not improbable, that their principles were well known Chap. IV. ver. 1. — Peace be multiplied unto you.] An also, and partly received, in Chaldea and Babylonia ; usual form of addressing the subjects of this vast em especially as these nations were immersed in all sorts of pire: see chap. vi. 25. Wintle.
superstition: and the name “ Magi" seems to have be3. How great are his signs ! &c.] The king's repeated longed to the countries of the East in general. Winile. experience had extorted from him the sublime confession - tell me the visions of my dream — and the intercontained in this verse; the latter part of which is a pretation thereof.] Nebuchadnezzar tells the dream fine display of the infinite power and dominion of the himself in the following words: so the meaning of this true God. Wintle.
sentence must be, Tell me the dream ; that is, the in4. I Nebuchadnezzar was at rest in mine house, and terpretation thereof. The Greek translates it thus: flourishing in my palace :) God's particular judgments “ Hear the vision of my dream, and tell me the interoften resemble the general one, in coming suddenly I pretation thereof.” W. Lowth. and unexpectedly, while men are indulging themselves 10. — behold a tree in the midst of the earth, &c.] in carnal security. See Ps. xxx. 6, 7; Matt. xxiv. 43, “ The midst of the earth” is probably meant as a centre, 44; 1 Thess. v. 2, 3. W. Lowth.
from which the extensive circuit of his empire was de8.-- whose name was Belteshazzar,] See the note on scribed. The sovereigns of the world are often reprechap. i. 7.
sented by large trees in the language of other countries, - in whom is the spirit of the holy gods : 1 Or, “of as well as in the prophetick language of the Hebrews; the holy God.” The words admit of a singular sense. and by the shadow is denoted the protection which men It must be presumed, that this king had now the one I may receive under government. Wintle.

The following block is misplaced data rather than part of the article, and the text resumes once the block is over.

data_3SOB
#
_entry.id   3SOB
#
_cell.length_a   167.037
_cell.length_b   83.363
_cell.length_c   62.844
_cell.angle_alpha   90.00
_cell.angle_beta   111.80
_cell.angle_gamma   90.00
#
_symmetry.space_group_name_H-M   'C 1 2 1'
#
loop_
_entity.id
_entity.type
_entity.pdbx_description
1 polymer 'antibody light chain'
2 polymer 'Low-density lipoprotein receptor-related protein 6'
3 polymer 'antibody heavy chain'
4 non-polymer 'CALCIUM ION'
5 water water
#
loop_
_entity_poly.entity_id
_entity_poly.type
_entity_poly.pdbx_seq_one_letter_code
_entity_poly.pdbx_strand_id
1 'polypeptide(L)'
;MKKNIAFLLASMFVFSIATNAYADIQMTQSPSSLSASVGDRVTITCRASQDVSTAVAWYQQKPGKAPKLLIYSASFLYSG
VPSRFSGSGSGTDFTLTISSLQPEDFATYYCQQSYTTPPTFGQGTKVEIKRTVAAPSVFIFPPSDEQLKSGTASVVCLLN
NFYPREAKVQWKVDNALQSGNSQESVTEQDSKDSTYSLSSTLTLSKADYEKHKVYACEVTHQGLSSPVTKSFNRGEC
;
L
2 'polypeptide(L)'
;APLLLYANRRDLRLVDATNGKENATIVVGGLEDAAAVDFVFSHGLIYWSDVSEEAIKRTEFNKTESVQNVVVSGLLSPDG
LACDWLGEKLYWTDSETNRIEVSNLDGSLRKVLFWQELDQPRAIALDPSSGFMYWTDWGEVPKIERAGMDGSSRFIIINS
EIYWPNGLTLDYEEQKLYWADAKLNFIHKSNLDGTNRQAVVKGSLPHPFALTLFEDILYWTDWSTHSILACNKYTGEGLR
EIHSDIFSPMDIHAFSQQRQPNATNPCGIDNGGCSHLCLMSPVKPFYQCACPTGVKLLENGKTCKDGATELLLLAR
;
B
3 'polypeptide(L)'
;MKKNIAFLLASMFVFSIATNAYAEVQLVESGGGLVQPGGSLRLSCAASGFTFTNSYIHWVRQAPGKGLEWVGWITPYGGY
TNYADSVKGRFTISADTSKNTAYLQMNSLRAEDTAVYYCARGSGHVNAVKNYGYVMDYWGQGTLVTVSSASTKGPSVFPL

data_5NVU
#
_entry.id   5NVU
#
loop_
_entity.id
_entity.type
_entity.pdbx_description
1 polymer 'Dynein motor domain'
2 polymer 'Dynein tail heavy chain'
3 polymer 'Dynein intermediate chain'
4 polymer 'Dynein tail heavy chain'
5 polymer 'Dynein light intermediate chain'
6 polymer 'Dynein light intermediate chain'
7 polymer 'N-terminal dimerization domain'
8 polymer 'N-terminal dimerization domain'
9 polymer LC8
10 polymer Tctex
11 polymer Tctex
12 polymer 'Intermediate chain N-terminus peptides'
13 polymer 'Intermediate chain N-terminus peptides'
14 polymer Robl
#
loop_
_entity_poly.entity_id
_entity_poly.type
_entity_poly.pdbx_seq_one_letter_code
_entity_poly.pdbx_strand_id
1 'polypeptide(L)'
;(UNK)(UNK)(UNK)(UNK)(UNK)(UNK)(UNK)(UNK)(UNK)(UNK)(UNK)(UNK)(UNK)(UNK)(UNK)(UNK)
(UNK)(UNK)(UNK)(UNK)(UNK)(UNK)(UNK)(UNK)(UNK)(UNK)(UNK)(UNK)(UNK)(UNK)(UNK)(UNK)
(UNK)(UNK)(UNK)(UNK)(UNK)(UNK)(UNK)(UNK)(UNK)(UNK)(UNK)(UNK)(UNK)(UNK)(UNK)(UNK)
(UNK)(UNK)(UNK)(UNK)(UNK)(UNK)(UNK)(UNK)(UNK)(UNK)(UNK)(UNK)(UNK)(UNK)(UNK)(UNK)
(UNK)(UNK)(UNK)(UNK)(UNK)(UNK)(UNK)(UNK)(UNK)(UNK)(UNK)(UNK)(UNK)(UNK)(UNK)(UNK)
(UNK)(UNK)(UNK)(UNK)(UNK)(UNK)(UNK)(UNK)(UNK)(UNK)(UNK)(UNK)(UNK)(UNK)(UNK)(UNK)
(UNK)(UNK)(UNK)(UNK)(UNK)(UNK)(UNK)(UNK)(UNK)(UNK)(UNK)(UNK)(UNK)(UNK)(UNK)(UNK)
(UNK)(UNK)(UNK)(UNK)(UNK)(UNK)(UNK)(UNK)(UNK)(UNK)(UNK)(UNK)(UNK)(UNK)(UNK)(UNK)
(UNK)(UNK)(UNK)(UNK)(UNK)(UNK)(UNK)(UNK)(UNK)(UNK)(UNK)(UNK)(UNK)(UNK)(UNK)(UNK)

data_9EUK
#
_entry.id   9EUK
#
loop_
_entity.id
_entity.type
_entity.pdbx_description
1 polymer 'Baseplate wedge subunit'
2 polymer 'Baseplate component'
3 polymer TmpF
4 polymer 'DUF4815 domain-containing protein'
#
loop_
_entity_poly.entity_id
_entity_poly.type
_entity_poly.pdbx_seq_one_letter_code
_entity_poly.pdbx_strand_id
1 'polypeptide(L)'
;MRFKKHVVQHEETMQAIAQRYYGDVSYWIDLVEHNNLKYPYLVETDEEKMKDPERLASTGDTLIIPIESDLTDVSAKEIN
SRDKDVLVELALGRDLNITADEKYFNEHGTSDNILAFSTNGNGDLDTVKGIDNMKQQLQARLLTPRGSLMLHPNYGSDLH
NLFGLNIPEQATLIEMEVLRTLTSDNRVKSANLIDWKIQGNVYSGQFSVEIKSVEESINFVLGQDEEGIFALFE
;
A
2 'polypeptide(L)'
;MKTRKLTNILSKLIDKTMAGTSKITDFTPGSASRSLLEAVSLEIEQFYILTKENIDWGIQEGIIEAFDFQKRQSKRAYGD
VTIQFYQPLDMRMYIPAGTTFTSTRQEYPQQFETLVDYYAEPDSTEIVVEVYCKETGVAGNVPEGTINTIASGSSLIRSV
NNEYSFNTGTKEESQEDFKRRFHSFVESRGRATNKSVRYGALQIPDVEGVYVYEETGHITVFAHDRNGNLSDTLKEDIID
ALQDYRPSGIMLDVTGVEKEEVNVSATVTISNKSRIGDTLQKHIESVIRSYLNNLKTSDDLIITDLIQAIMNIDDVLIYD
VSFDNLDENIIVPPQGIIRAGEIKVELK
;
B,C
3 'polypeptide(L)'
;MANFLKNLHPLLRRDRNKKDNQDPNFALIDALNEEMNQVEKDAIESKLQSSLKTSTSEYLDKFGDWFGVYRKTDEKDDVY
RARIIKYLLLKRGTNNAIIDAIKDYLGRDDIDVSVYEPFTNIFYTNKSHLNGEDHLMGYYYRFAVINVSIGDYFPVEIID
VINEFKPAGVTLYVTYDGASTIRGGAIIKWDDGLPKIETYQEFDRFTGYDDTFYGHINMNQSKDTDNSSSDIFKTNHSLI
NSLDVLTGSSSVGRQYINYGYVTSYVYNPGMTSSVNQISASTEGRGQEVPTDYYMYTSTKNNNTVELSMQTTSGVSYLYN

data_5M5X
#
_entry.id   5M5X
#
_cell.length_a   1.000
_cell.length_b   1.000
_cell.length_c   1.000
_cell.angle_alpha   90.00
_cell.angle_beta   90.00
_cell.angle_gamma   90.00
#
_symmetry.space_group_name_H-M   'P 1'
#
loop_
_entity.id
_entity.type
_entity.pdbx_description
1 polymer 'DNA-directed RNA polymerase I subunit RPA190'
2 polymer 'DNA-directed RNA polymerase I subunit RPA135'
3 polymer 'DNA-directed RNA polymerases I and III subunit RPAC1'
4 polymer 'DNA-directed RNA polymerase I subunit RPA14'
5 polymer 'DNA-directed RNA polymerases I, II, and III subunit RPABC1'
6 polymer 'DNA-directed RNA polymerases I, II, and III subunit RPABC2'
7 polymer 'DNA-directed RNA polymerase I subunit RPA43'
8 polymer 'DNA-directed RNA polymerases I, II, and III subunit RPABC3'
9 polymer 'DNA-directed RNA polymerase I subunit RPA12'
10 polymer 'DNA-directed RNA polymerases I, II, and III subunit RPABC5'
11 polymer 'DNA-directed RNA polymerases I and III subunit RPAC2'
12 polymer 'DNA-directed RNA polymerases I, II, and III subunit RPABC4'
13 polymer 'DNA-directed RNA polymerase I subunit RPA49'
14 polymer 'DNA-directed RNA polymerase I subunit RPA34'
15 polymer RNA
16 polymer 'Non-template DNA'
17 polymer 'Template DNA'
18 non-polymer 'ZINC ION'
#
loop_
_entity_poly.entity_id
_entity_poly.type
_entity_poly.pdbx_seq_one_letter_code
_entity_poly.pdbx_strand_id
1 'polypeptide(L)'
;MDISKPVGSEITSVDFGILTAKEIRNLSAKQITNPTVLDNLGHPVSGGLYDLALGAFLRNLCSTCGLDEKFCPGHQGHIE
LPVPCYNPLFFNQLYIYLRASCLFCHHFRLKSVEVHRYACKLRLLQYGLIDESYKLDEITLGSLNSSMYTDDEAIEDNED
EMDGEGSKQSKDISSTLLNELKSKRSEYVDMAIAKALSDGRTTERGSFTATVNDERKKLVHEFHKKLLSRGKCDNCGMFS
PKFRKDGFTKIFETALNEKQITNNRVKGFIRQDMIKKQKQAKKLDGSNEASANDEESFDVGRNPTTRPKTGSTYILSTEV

the dream. Before
and an holy one came down from 18 This dream I king Nebuchad- Before CHRIST about 570. heaven;
nezzar have seen. Now thou, o about 570. 14 He cried + aloud, and said Belteshazzar, declare the interpreta+ Chald. with
thus, Hew down the tree, and cut off tion thereof, forasmuch as all the wise
I of the holy gods is in thee.
16 Let his heart be changed from Belteshazzar answered and said, My
to thine enemies.
and setteth up overit the basest of men. for all; under which the beasts of the 13. — a watcher and an holy one] See below the note who took under their cognizance and decision the fate on ver. 17.
of men. Bp. Horsley however has suggested, that these 15. Nevertheless leave the stump of his roots in the appellations denote the persons in the Godhead; the earth,] As, when the root of a tree is still alive, there first describing Them by the vigilance of Their universal is a possibility of its flourishing again; so there should providence; the second, by the transcendent sanctity still be hopes that the king might recover his former of their nature: and he observes, that it is not the mere state and dignity; see ver. 26. W. Lowth.
execution of the judgment upon Nebuchadnezzar, but Though the tree was to be hewn down, &c. “ the the decree itself, which is ascribed to T'hem; that the stump of his roots," which was to be left in the earth, whole matter originated in Their decree, and at Their was to be secured “with a band of iron and brass, in command the decree was executed; and that in perfect the tender grass of the field.” The words of menace consistency with this exposition we find, in the 24th which follow are applicable only to a man, and plainly verse, that this decree of “the watchers” and “the shew, that the whole vision was typical of some dreadful holy ones” is “the decree of the most High” God. calamity, to fall for a time, but for a time only, on | Edit. some one of the sons of men. Bp. Horsley.